Henderson says there was never any question that Central Oregon’s CCO would be a nonprofit, in part because the nonprofit structure reinforces the CCO’s mission-driven nature.
“Our mission is serving a population that has a tough time,” not focusing on how to make a profit and “give bonus checks” to executives, Henderson says.
Being a nonprofit allows the Central Oregon Health Council to do things such as cap administrative costs at 8%, and direct any savings back toward services and programs helping Oregon Health Plan patients.
In some ways, the four nonprofit CCOs could weather growing pains better than others. They will be tax-exempt and are accustomed to the transparent reporting now required by the Oregon Health Authority. Also, nonprofit laws dictate that the organization be controlled by a board of directors, similar to the governing board each CCO must have.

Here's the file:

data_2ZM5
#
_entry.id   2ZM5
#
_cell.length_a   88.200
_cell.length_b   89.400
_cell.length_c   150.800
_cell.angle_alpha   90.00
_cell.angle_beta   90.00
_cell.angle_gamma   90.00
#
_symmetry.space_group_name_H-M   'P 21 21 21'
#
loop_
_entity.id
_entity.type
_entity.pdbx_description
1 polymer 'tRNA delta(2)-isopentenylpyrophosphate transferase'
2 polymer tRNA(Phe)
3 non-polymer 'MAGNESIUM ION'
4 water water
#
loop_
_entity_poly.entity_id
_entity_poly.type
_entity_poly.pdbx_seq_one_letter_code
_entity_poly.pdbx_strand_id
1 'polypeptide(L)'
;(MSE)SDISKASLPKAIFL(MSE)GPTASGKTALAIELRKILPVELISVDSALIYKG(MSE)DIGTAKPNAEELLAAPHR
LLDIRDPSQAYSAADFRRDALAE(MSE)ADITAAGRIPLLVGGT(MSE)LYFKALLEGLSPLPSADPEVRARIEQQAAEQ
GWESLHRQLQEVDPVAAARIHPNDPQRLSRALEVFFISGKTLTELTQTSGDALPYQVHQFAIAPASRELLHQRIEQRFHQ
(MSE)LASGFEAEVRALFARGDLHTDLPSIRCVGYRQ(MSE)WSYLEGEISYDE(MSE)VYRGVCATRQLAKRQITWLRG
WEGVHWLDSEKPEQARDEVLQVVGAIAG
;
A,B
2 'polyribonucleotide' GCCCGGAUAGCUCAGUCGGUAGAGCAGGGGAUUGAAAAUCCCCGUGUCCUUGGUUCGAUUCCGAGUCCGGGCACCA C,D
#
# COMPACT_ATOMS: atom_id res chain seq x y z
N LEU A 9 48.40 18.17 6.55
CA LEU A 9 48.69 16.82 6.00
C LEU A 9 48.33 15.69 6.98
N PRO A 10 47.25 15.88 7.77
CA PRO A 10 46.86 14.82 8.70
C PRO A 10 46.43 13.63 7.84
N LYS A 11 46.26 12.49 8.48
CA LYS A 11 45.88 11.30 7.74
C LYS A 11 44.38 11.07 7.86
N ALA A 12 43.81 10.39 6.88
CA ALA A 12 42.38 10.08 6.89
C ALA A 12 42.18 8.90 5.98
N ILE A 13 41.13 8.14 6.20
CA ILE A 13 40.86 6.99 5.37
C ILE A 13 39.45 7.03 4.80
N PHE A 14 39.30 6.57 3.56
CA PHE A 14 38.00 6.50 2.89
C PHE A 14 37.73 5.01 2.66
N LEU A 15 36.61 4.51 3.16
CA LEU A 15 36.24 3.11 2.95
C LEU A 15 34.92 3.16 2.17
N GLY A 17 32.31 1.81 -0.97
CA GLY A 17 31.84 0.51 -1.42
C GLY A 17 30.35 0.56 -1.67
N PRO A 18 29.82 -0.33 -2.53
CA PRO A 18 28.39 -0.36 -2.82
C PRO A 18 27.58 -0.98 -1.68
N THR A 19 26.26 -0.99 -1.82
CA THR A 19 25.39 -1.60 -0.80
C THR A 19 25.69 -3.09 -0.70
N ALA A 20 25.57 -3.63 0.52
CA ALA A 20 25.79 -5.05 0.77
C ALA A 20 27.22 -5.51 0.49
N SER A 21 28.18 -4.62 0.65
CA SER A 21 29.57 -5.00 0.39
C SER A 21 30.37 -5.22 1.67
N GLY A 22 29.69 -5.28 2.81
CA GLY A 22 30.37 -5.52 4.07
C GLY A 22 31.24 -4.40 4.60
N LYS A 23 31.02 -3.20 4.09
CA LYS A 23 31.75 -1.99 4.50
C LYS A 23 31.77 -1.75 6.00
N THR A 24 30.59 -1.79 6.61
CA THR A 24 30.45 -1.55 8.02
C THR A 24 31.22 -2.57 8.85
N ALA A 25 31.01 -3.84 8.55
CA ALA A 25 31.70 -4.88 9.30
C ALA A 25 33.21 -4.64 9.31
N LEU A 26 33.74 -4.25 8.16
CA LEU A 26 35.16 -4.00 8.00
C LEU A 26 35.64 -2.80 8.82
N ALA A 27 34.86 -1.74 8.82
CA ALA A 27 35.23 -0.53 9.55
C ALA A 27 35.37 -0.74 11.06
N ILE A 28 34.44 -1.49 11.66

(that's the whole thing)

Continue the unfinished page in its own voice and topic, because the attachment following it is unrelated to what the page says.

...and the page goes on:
That board must have representation from each organization participating in the CCO, including county government, local hospitals, independent practice associations, mental health and substance abuse treatment providers. The structure ensures that each health organization in the CCO has an equal voice, participation and influence in the CCO’s development — which will be crucial if CCOs function as intended.
At the end of the day, advocates and CCO leaders alike think it doesn’t matter what business structure a CCO has as long as they’re able to get the job done.
“The main issue — however these CCOs organize — is whether they are going to be mission driven, and whether they are going to fulfill the vision of person-centered care,” says John Mullin, Oregon Law Center lobbyist, who has followed the development of CCOs.